Real Newspaper, Fake Story?


    My exchange with Los Angeles Times staff writer Robin Abcarian over her column on a victimized Muslim child in the wake of the Boston bombings that simply couldn’t be verified. My column that resulted can be found here:

    From: Mark Cromer

    Sent: Friday, April 19, 2013 11:12 AM
    To: Abcarian, Robin
    Cc: Rainey, James; Maharaj, Davan; Goldberg, Nick; Horton, Sue; Newton, Jim

    Subject: Your Sourcing Omissions (Memories of Mike Barnicle)


    I read your column published yesterday (this morning online) and noticed a series of glaring omissions: you apparently chose not to speak with or interview the teacher, school officials or even other students who were involved in the alleged incident involving someone named “Yusef.” You apparently “heard” the bulk and detail of these allegations from a third person in another state (who surely had no agenda) and spoke only “briefly” with the mercurial Yusef over the phone.

    In fact, you didn’t identify the name of the town nor even the name of the school where this supposed example of anti-Muslim backlash took place. Nor did you name the family that were allegedly the victims of this incident, claiming that by concealing their identities you were protecting them from “further embarrassment.” Nor did you bother to speak with others around this “small town in Ohio” to get a better sense of how Muslims might be interacting with the community.

    In other words, there is simply no way to independently corroborate that the incident actually took place, or if it did what other perspectives of it may be heard and, quite frankly, whether “Yusef” and his family are who they say they are or whether they even exist at all. Perhaps that’s why “no one is making a federal case out of this, no one is screaming civil rights violations, no one is threatening lawsuits.”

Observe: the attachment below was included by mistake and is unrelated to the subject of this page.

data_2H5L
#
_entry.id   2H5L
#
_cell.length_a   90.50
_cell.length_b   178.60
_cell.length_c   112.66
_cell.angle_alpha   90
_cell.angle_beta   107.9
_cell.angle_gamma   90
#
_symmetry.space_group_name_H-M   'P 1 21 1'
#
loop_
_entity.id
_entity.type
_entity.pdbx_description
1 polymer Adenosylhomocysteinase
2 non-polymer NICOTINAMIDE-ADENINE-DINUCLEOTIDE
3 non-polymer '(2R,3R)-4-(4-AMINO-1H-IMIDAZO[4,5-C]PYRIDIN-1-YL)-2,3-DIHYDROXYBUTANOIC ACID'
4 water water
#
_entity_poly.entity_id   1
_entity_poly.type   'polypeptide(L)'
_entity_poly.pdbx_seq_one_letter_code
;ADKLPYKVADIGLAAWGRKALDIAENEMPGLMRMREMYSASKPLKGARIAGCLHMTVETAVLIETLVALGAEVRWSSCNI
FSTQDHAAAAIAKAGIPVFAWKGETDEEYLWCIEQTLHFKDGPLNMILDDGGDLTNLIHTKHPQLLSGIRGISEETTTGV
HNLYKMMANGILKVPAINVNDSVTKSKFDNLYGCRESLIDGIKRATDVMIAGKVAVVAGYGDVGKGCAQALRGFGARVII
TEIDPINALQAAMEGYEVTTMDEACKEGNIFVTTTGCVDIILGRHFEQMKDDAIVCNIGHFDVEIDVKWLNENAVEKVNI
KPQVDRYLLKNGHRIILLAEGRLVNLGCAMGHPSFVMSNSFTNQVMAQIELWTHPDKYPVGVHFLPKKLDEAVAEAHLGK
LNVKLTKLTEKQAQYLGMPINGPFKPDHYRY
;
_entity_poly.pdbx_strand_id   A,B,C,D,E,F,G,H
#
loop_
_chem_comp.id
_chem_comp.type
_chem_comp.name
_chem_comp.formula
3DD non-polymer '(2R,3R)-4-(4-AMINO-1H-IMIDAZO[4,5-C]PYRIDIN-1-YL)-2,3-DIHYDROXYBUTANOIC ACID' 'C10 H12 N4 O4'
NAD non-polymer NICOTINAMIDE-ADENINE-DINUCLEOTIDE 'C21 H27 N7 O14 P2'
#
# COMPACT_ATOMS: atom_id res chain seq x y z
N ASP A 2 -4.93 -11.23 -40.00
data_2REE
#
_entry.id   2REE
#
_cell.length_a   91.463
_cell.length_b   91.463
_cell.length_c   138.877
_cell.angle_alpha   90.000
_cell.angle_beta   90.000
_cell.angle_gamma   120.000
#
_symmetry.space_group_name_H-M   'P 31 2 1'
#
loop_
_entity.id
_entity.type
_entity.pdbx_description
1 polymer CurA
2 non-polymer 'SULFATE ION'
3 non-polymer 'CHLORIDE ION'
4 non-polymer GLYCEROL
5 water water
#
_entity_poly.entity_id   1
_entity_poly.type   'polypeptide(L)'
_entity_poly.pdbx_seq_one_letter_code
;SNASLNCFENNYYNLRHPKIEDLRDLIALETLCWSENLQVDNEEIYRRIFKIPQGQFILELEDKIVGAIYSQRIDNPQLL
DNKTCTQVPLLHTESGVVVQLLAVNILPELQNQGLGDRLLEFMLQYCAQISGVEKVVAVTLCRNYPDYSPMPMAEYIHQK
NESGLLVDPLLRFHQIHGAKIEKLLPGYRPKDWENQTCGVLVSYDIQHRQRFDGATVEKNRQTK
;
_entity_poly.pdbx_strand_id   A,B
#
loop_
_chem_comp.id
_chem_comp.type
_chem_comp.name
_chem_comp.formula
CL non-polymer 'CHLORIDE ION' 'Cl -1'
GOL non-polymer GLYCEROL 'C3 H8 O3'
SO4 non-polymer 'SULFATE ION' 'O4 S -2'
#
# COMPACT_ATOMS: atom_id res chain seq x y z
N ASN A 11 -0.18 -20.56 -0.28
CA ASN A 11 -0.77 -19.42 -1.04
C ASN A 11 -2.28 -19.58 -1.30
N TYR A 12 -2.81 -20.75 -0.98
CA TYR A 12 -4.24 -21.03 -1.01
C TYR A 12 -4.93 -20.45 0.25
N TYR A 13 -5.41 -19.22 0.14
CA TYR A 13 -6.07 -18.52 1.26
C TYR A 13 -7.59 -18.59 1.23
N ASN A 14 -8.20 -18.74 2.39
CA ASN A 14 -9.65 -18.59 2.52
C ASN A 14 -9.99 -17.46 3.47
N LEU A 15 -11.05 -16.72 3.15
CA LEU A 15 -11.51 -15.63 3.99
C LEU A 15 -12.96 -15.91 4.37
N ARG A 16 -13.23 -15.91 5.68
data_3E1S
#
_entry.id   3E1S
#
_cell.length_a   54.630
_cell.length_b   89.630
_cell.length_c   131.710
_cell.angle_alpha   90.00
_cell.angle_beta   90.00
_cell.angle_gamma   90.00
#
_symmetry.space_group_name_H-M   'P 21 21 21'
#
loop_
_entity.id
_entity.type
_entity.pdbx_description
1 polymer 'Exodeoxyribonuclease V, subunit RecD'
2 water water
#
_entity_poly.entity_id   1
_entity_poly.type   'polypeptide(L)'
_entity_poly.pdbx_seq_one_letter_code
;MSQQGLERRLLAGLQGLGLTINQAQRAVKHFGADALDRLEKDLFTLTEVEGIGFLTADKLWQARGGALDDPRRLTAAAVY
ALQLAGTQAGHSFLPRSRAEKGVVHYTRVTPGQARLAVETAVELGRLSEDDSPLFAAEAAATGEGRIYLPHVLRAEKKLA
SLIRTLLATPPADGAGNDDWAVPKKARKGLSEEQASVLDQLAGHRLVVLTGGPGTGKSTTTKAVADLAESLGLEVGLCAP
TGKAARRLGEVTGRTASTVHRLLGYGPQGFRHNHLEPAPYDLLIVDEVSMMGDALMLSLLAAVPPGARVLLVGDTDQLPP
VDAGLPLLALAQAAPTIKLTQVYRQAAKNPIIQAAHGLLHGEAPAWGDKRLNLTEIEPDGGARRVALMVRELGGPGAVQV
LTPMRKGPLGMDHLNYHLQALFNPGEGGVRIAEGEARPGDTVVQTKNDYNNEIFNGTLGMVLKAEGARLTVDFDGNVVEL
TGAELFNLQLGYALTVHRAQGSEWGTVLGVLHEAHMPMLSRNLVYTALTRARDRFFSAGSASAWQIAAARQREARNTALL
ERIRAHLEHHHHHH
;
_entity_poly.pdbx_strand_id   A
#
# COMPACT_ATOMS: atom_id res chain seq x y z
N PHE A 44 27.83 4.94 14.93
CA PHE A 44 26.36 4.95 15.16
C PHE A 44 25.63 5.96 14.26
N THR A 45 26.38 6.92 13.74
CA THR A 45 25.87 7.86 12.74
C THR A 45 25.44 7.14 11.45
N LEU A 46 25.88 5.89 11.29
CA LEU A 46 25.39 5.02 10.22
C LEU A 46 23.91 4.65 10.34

How unusual. Makes me wonder if “no one” is actually anyone at all.

    As such, your column reminds me of Mike Barnicle’s infamous Boston Globe columns—which like yours was based on a premise of promoting white guilt—were found to be works of fiction. He was rightly fired.

    Unfortunately your column presents yet another example of the continued erosion of basic journalistic standards at the Los Angeles Times, jettisoned in feverish pursuit of an editorial narrative.


    Mark Cromer

    And Abcarian’s response:

    From: Abcarian, Robin

    Subject: RE: Your Sourcing Omissions (Memories of Mike Barnicle)

    Date: Fri, Apr 19, 2013 11:50 am

    Thanks for writing. It seems like you didn’t quite grasp the point of the column. The family did not wish to be identified for fear of further embarrassment, and because, as I wrote, they wanted to deal with the school in a non-confrontational manner. The story is about the fear of backlash that American Muslims are feeling. It’s not about mediating a dispute between two 10-year-olds. It is possible at some point the family will be comfortable letting me identify them.
    Robin Abcarian


    Robin Abcarian
    California Columnist
    Los Angeles Times
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